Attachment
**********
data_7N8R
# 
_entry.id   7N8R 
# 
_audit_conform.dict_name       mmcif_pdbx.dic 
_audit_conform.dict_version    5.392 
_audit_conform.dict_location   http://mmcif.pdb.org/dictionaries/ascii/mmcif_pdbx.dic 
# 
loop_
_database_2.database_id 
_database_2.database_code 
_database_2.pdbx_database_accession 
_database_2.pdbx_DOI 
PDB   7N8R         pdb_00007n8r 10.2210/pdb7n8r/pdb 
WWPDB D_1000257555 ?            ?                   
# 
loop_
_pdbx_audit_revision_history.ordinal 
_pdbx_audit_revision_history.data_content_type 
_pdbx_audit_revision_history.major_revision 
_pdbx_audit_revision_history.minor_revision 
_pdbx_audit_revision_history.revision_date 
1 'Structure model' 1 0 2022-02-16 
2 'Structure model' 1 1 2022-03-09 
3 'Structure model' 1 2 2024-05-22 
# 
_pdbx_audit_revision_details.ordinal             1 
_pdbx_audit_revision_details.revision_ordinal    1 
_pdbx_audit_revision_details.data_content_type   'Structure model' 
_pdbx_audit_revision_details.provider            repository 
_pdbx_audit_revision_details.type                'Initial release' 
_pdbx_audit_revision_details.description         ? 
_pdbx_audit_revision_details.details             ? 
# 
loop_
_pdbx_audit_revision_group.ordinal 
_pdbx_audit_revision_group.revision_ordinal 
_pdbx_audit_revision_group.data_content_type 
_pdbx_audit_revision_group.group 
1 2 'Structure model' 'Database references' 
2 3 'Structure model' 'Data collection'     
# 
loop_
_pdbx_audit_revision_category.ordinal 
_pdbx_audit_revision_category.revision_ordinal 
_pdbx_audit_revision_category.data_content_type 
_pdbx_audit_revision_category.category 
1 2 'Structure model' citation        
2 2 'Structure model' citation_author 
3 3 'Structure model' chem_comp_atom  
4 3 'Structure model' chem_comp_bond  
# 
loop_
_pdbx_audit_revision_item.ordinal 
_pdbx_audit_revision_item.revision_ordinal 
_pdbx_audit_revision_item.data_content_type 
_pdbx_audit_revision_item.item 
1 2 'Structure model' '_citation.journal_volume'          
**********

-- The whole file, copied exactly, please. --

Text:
data_7N8R
# 
_entry.id   7N8R 
# 
_audit_conform.dict_name       mmcif_pdbx.dic 
_audit_conform.dict_version    5.392 
_audit_conform.dict_location   http://mmcif.pdb.org/dictionaries/ascii/mmcif_pdbx.dic 
# 
loop_
_database_2.database_id 
_database_2.database_code 
_database_2.pdbx_database_accession 
_database_2.pdbx_DOI 
PDB   7N8R         pdb_00007n8r 10.2210/pdb7n8r/pdb 
WWPDB D_1000257555 ?            ?                   
# 
loop_
_pdbx_audit_revision_history.ordinal 
_pdbx_audit_revision_history.data_content_type 
_pdbx_audit_revision_history.major_revision 
_pdbx_audit_revision_history.minor_revision 
_pdbx_audit_revision_history.revision_date 
1 'Structure model' 1 0 2022-02-16 
2 'Structure model' 1 1 2022-03-09 
3 'Structure model' 1 2 2024-05-22 
# 
_pdbx_audit_revision_details.ordinal             1 
_pdbx_audit_revision_details.revision_ordinal    1 
_pdbx_audit_revision_details.data_content_type   'Structure model' 
_pdbx_audit_revision_details.provider            repository 
_pdbx_audit_revision_details.type                'Initial release' 
_pdbx_audit_revision_details.description         ? 
_pdbx_audit_revision_details.details             ? 
# 
loop_
_pdbx_audit_revision_group.ordinal 
_pdbx_audit_revision_group.revision_ordinal 
_pdbx_audit_revision_group.data_content_type 
_pdbx_audit_revision_group.group 
1 2 'Structure model' 'Database references' 
2 3 'Structure model' 'Data collection'     
# 
loop_
_pdbx_audit_revision_category.ordinal 
_pdbx_audit_revision_category.revision_ordinal 
_pdbx_audit_revision_category.data_content_type 
_pdbx_audit_revision_category.category 
1 2 'Structure model' citation        
2 2 'Structure model' citation_author 
3 3 'Structure model' chem_comp_atom  
4 3 'Structure model' chem_comp_bond  
# 
loop_
_pdbx_audit_revision_item.ordinal 
_pdbx_audit_revision_item.revision_ordinal 
_pdbx_audit_revision_item.data_content_type 
_pdbx_audit_revision_item.item 
1 2 'Structure model' '_citation.journal_volume'          